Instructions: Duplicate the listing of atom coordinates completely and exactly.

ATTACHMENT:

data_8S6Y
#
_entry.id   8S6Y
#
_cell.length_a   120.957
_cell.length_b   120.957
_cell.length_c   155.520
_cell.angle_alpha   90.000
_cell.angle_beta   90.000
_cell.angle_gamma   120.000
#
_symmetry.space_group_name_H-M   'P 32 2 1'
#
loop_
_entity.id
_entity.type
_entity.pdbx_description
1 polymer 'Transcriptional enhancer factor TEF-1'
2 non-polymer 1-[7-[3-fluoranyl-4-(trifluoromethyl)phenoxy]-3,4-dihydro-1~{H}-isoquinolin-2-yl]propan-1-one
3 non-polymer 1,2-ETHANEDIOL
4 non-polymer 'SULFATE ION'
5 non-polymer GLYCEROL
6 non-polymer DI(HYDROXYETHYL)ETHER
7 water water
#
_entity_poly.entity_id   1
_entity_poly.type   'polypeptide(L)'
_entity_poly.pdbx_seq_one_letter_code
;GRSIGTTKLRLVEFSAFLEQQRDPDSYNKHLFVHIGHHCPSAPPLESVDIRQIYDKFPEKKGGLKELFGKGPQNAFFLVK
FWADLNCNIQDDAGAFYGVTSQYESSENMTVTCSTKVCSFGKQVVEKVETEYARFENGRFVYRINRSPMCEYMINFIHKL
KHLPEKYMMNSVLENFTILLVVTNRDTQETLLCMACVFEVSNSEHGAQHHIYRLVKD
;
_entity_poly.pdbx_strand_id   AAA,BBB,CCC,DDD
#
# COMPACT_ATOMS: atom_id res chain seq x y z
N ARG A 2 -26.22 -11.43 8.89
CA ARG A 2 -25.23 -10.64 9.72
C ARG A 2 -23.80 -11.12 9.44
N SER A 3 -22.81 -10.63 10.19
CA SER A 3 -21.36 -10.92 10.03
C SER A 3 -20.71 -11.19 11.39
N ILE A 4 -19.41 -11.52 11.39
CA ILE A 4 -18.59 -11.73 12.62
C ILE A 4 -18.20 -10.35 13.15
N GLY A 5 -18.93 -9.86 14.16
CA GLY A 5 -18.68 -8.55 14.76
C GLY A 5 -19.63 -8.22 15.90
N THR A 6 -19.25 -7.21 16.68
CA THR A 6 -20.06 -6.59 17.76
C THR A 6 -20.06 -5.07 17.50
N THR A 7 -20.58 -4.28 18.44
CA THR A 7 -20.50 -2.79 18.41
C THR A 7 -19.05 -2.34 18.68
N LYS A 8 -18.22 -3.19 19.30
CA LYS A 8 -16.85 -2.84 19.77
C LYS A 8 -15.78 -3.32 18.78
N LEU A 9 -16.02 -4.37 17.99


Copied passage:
data_8S6Y
#
_entry.id   8S6Y
#
_cell.length_a   120.957
_cell.length_b   120.957
_cell.length_c   155.520
_cell.angle_alpha   90.000
_cell.angle_beta   90.000
_cell.angle_gamma   120.000
#
_symmetry.space_group_name_H-M   'P 32 2 1'
#
loop_
_entity.id
_entity.type
_entity.pdbx_description
1 polymer 'Transcriptional enhancer factor TEF-1'
2 non-polymer 1-[7-[3-fluoranyl-4-(trifluoromethyl)phenoxy]-3,4-dihydro-1~{H}-isoquinolin-2-yl]propan-1-one
3 non-polymer 1,2-ETHANEDIOL
4 non-polymer 'SULFATE ION'
5 non-polymer GLYCEROL
6 non-polymer DI(HYDROXYETHYL)ETHER
7 water water
#
_entity_poly.entity_id   1
_entity_poly.type   'polypeptide(L)'
_entity_poly.pdbx_seq_one_letter_code
;GRSIGTTKLRLVEFSAFLEQQRDPDSYNKHLFVHIGHHCPSAPPLESVDIRQIYDKFPEKKGGLKELFGKGPQNAFFLVK
FWADLNCNIQDDAGAFYGVTSQYESSENMTVTCSTKVCSFGKQVVEKVETEYARFENGRFVYRINRSPMCEYMINFIHKL
KHLPEKYMMNSVLENFTILLVVTNRDTQETLLCMACVFEVSNSEHGAQHHIYRLVKD
;
_entity_poly.pdbx_strand_id   AAA,BBB,CCC,DDD
#
# COMPACT_ATOMS: atom_id res chain seq x y z
N ARG A 2 -26.22 -11.43 8.89
CA ARG A 2 -25.23 -10.64 9.72
C ARG A 2 -23.80 -11.12 9.44
N SER A 3 -22.81 -10.63 10.19
CA SER A 3 -21.36 -10.92 10.03
C SER A 3 -20.71 -11.19 11.39
N ILE A 4 -19.41 -11.52 11.39
CA ILE A 4 -18.59 -11.73 12.62
C ILE A 4 -18.20 -10.35 13.15
N GLY A 5 -18.93 -9.86 14.16
CA GLY A 5 -18.68 -8.55 14.76
C GLY A 5 -19.63 -8.22 15.90
N THR A 6 -19.25 -7.21 16.68
CA THR A 6 -20.06 -6.59 17.76
C THR A 6 -20.06 -5.07 17.50
N THR A 7 -20.58 -4.28 18.44
CA THR A 7 -20.50 -2.79 18.41
C THR A 7 -19.05 -2.34 18.68
N LYS A 8 -18.22 -3.19 19.30
CA LYS A 8 -16.85 -2.84 19.77
C LYS A 8 -15.78 -3.32 18.78
N LEU A 9 -16.02 -4.37 17.99